Volunteers, donations

Perez said after 30 years of operating Sleepy Hollow, his age and health have started to wear thin. He said volunteers are welcome to help clean up portions of the cemetery, and donations are welcome for repairs needed along a creek that runs along the back of the cemetery.


Many of the grave markers include personalized messages.

“I’ve never been in this to make money. The cemetery is paid for, so this is really just a place for people to be able to come to visit their pets,” he said. “I have never put the grave markers out for my pets that I’ve buried out here, because I feel when I put their markers out, I am going to be done.

“I am not done out here. I am keeping my promise.”

For more information about Sleepy Hollow Pet Cemetery, call Jesse Perez Jr. at 744-6345.


A personalized grave marker commemorates a family pet at Sleepy Hollow Pet Cemetery, off Bellmead Drive. Hundreds, if not thousands of pets are buried at the pet cemetery in Bellmead, which opened in 1978.


A personalized grave site marks the final resting place of a pet named Bandit.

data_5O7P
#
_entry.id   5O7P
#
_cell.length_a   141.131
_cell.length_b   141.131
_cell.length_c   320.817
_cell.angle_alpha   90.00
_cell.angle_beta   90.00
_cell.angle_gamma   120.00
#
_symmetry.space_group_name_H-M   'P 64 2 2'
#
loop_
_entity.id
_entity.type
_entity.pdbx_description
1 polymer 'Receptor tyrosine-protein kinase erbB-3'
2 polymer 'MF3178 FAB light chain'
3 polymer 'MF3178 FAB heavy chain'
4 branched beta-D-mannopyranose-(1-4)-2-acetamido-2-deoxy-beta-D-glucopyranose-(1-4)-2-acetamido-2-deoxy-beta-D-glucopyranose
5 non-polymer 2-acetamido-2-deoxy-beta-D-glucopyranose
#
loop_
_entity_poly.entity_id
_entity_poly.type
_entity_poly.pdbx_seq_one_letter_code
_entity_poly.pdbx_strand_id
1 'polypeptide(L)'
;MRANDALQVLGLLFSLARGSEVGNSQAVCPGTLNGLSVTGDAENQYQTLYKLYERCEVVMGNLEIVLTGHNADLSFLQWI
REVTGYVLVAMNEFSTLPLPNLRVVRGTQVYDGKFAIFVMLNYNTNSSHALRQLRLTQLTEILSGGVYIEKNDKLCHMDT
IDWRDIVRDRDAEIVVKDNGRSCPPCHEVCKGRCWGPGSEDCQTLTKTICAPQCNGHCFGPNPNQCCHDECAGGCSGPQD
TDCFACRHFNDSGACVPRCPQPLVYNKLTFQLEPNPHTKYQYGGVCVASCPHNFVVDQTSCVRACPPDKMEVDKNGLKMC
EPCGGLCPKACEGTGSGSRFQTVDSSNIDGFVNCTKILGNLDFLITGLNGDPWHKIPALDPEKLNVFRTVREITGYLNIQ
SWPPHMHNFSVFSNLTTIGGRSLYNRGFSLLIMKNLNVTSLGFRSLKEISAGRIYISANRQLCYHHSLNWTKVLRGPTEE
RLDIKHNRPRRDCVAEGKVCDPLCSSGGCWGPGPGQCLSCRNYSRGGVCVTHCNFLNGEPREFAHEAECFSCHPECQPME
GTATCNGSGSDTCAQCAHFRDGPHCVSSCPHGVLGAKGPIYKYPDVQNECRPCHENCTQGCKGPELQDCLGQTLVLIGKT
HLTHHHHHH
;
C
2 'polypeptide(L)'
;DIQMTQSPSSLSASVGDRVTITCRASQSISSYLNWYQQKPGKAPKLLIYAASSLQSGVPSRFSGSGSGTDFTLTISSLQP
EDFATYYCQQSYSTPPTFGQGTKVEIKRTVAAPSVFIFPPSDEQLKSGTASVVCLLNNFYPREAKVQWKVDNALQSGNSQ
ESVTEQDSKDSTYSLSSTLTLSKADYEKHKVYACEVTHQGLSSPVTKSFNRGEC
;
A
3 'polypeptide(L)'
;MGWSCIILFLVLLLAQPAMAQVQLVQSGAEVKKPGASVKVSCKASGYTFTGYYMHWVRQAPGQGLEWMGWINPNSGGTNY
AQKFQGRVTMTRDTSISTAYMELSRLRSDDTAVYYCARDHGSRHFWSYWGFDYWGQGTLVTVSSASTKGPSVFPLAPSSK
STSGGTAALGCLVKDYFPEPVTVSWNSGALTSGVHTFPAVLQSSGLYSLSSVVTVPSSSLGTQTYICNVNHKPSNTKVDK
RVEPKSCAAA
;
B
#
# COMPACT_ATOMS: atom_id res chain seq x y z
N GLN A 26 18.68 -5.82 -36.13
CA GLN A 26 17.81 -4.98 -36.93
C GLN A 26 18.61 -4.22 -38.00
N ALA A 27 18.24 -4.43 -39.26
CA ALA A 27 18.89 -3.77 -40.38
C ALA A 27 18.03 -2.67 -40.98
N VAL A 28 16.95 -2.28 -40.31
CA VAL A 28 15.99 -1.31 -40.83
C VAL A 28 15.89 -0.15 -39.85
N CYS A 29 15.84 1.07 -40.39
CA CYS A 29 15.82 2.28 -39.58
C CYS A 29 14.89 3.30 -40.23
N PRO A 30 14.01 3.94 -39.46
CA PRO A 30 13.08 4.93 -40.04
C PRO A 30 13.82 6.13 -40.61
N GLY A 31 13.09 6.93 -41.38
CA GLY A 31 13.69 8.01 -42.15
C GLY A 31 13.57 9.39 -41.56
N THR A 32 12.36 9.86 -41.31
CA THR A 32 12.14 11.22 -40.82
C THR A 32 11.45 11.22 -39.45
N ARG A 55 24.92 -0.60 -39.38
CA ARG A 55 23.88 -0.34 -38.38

Many of the grave markers include personalized messages.


Sleepy Hollow Pet Cemetery in Bellmead is home to hundreds or thousands of pets buried there since it opened in 1978.


A message and flowers greet guests at Sleepy Hollow Pet Cemetery.


An engraved tombstone marks a pet’s final resting place.


Sleepy Hollow Pet Cemetery in Bellmead offers pet owners a place where they can return to visit their lost pets.

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Kristin Hoppa has been covering public safety and breaking news for the Tribune-Herald since January 2016. She worked in Northwest Missouri covering crime-related issues before her move to Central Texas. She is a University of Kansas graduate.